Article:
Pilot, 89, makes emergency landing at Robert Moses park
The pilot of a single-engine plane, its engine failed, landed in the dunes at Robert Moses State Park on Friday, threading the aircraft past sunbathers and the boardwalk to avoid harming anyone on the ground, witnesses said.
The man, 89, even managed to save his plane from serious damage, State Park police said.
The plane bounced and spun, then came to rest in the sand before Stefan Cavallo of Westhampton Beach, who was a test pilot during World War II, was helped from the plane, face and chin bloodied, but conscious, after the 5:20 p.m. descent, the witnesses said.
"There were a hundred people in the picnic area and the boardwalk, it's a beautiful day on Long Island. The guy did a great job landing that plane without hurting anyone," picnicker John Newell, 63, of Hauppauge, said.
As Newell and a friend helped the pilot out, he told them he was OK, and they put a compress on his head to stop the bleeding, Newell said. The pilot told them his Cessna Centurion lost power over the ocean.
There were no injuries reported at Robert Moses State Park in connection with the accident, the park police said.
A Nassau police helicopter later took Cavallo to Nassau University Medical Center where, hospital spokeswoman Shelley Lotenberg said, he was admitted in stable condition.
Cavallo said he has been flying for decades and was a U.S. government test pilot in the 1940s and flew the fastest aircraft of the era, including the P-51 Mustang.
He flew for the National Advisory Committee for Aeronautics, precursor to NASA.
On Friday Cavallo left Easton/Newman Field in Maryland at 4:15 p.m. and mostly held to a cruising altitude of 6,700 feet as he headed for Gabreski Airport in Westhampton, said FlightAware, a website that tracks flight plans and movements.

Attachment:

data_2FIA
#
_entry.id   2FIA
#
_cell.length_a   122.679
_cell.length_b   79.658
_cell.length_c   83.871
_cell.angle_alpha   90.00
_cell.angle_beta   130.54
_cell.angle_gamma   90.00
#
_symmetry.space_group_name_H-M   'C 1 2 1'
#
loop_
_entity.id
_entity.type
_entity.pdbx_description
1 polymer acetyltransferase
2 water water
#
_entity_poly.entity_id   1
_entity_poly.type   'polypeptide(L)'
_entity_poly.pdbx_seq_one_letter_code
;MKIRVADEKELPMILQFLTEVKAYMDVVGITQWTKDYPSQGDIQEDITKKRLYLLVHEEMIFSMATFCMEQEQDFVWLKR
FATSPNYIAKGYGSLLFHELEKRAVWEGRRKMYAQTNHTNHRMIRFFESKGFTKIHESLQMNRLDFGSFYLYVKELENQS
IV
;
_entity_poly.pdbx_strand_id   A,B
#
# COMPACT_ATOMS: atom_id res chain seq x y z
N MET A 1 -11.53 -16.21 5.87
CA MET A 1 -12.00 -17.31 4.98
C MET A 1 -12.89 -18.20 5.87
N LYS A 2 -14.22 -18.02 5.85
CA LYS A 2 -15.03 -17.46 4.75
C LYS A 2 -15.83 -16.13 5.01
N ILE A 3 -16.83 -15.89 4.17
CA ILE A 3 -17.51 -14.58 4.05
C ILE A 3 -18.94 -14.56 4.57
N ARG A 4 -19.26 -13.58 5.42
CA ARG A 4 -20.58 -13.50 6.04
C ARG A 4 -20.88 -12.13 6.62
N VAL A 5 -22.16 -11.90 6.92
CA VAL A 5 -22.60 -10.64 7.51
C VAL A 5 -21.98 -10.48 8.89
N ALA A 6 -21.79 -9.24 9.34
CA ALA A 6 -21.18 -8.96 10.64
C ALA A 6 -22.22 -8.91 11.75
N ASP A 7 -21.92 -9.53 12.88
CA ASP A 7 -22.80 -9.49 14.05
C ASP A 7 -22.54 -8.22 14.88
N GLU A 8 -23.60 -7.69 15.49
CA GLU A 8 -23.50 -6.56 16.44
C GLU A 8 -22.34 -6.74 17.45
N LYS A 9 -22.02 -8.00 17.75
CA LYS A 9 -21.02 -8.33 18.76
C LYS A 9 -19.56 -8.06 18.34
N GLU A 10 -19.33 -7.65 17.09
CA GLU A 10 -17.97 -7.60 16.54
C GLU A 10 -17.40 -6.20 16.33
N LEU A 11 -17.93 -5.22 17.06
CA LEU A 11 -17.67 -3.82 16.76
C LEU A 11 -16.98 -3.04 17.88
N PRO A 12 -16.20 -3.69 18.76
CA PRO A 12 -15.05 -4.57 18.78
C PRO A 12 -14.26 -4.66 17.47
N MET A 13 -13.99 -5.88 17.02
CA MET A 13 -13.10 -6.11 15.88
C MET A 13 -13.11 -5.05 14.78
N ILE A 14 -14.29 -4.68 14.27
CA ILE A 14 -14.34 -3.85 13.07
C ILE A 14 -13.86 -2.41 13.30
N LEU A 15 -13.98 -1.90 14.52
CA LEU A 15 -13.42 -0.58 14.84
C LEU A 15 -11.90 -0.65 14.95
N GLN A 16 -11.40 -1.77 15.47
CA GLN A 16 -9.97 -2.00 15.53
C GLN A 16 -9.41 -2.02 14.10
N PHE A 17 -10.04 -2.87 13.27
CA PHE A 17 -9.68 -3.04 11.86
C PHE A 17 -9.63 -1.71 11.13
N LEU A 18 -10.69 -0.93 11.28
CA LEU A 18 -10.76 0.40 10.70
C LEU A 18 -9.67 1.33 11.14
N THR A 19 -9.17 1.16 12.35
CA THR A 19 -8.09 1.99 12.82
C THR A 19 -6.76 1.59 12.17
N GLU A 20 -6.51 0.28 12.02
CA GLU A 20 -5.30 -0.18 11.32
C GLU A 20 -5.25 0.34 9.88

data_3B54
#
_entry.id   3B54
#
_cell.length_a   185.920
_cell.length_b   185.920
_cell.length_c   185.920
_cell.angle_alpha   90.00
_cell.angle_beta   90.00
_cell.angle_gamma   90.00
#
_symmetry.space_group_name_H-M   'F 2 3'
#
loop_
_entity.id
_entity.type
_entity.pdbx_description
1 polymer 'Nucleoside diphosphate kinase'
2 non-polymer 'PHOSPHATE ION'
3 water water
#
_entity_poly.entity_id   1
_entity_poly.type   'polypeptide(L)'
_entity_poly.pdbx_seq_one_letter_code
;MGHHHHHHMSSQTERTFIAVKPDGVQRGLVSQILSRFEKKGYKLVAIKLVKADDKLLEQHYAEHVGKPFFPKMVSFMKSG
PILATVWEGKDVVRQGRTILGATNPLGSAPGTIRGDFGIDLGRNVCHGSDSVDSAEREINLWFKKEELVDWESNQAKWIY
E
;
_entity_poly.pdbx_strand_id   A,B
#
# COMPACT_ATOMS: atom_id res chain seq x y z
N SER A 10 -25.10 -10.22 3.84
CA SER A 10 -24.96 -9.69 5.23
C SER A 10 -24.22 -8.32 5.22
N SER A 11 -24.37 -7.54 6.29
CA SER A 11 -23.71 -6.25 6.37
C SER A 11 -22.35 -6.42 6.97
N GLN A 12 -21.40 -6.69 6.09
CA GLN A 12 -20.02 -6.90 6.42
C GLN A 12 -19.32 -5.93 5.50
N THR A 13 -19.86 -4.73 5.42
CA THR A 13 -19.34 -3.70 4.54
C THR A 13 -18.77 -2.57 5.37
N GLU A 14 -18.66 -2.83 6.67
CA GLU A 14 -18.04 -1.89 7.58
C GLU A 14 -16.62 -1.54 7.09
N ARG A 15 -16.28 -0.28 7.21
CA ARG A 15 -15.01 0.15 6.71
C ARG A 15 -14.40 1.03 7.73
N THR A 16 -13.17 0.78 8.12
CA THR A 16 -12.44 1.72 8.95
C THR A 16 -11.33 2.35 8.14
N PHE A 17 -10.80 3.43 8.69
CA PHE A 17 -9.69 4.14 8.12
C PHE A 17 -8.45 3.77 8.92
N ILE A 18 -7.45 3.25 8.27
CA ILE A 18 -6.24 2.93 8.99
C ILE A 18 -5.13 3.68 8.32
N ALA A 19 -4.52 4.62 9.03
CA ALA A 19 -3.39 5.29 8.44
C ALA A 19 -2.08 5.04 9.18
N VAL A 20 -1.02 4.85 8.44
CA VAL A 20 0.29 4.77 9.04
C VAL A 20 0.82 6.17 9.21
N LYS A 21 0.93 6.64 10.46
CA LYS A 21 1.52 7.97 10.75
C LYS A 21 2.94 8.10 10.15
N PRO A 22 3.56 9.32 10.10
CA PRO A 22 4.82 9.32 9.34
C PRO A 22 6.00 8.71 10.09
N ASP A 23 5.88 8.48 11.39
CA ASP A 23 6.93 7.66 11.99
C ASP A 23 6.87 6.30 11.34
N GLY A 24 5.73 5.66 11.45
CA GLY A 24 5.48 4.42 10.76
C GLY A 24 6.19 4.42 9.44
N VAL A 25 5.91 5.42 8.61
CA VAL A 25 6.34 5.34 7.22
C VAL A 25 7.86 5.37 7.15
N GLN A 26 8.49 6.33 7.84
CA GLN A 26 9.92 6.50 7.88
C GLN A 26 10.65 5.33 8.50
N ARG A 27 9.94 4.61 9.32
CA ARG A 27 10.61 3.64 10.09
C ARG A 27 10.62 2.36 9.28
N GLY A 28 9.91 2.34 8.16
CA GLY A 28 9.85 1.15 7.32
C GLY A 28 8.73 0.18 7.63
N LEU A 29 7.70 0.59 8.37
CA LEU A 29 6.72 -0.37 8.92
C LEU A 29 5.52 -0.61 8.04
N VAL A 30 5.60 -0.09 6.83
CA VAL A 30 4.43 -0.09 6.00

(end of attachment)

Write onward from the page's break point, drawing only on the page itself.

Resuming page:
Approaching Westhampton, Cavallo at 5:22 p.m. reported to air traffic controllers that he had a "rough running engine," the FAA said.
The Cessna 210D is a fixed-wing craft, with landing gear, and a single Cont Motor IO 520 series reciprocating engine, FAA records show. It is registered to Rovair Inc., at an address on 84th Street in Manhattan, on the Upper East Side.
Cavallo requested and was cleared for a water landing near the Robert Moses Causeway bridge that connects Fire Island to Long Island. The plane instead overshot the water and landed on the beach, coming to ground west of Parking Field 5.
Beachgoer Eileen Silverstone, 65, of Huntington, said it seemed to be a well-controlled landing.
"It looked like a glider at first but it kept getting lower and lower and I thought, that's kind of big for a glider," Silverstone said. She could see the propeller wasn't moving.
Newell and his friend Pete Misilewich, 53, of Smithtown, were having dinner in the picnic area just west of where the plane landed.
"It was pretty amazing" that Cavallo managed to weave a landing space through the boardwalk and dunes, possibly saving the lives of beachgoers, Misilewich said. " . . . He told us he couldn't land on the beach because there were too many people."
With Keith Herbert